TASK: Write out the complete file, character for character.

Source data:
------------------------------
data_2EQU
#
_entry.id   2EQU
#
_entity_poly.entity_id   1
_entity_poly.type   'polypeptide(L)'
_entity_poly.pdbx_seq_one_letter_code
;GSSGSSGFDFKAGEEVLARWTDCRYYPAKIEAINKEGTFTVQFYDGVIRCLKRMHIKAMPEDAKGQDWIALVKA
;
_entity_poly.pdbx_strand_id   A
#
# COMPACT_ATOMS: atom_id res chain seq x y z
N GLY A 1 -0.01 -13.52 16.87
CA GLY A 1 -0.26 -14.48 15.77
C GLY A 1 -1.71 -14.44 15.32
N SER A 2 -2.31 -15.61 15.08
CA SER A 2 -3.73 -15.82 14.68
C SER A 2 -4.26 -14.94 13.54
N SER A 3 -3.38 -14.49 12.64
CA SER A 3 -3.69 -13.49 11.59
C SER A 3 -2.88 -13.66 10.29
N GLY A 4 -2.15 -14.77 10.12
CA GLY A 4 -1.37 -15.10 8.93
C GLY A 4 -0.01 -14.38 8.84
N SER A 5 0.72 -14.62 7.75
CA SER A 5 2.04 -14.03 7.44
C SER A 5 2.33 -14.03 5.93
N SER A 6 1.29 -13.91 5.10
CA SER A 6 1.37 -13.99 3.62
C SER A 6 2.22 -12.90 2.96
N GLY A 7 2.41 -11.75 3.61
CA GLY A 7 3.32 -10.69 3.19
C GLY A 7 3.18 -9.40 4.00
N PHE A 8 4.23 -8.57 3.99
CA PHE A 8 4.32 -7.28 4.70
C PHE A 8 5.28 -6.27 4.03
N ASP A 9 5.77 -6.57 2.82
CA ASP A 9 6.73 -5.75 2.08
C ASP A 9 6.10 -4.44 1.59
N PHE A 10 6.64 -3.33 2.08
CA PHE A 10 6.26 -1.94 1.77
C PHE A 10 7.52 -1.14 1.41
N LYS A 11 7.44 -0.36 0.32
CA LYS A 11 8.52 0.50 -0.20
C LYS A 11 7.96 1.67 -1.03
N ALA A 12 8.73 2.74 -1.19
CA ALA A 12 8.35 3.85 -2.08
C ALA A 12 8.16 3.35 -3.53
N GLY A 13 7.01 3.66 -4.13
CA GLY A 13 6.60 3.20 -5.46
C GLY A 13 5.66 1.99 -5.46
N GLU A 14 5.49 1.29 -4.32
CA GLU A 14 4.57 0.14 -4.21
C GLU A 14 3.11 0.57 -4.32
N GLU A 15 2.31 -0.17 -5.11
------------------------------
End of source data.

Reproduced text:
data_2EQU
#
_entry.id   2EQU
#
_entity_poly.entity_id   1
_entity_poly.type   'polypeptide(L)'
_entity_poly.pdbx_seq_one_letter_code
;GSSGSSGFDFKAGEEVLARWTDCRYYPAKIEAINKEGTFTVQFYDGVIRCLKRMHIKAMPEDAKGQDWIALVKA
;
_entity_poly.pdbx_strand_id   A
#
# COMPACT_ATOMS: atom_id res chain seq x y z
N GLY A 1 -0.01 -13.52 16.87
CA GLY A 1 -0.26 -14.48 15.77
C GLY A 1 -1.71 -14.44 15.32
N SER A 2 -2.31 -15.61 15.08
CA SER A 2 -3.73 -15.82 14.68
C SER A 2 -4.26 -14.94 13.54
N SER A 3 -3.38 -14.49 12.64
CA SER A 3 -3.69 -13.49 11.59
C SER A 3 -2.88 -13.66 10.29
N GLY A 4 -2.15 -14.77 10.12
CA GLY A 4 -1.37 -15.10 8.93
C GLY A 4 -0.01 -14.38 8.84
N SER A 5 0.72 -14.62 7.75
CA SER A 5 2.04 -14.03 7.44
C SER A 5 2.33 -14.03 5.93
N SER A 6 1.29 -13.91 5.10
CA SER A 6 1.37 -13.99 3.62
C SER A 6 2.22 -12.90 2.96
N GLY A 7 2.41 -11.75 3.61
CA GLY A 7 3.32 -10.69 3.19
C GLY A 7 3.18 -9.40 4.00
N PHE A 8 4.23 -8.57 3.99
CA PHE A 8 4.32 -7.28 4.70
C PHE A 8 5.28 -6.27 4.03
N ASP A 9 5.77 -6.57 2.82
CA ASP A 9 6.73 -5.75 2.08
C ASP A 9 6.10 -4.44 1.59
N PHE A 10 6.64 -3.33 2.08
CA PHE A 10 6.26 -1.94 1.77
C PHE A 10 7.52 -1.14 1.41
N LYS A 11 7.44 -0.36 0.32
CA LYS A 11 8.52 0.50 -0.20
C LYS A 11 7.96 1.67 -1.03
N ALA A 12 8.73 2.74 -1.19
CA ALA A 12 8.35 3.85 -2.08
C ALA A 12 8.16 3.35 -3.53
N GLY A 13 7.01 3.66 -4.13
CA GLY A 13 6.60 3.20 -5.46
C GLY A 13 5.66 1.99 -5.46
N GLU A 14 5.49 1.29 -4.32
CA GLU A 14 4.57 0.14 -4.21
C GLU A 14 3.11 0.57 -4.32
N GLU A 15 2.31 -0.17 -5.11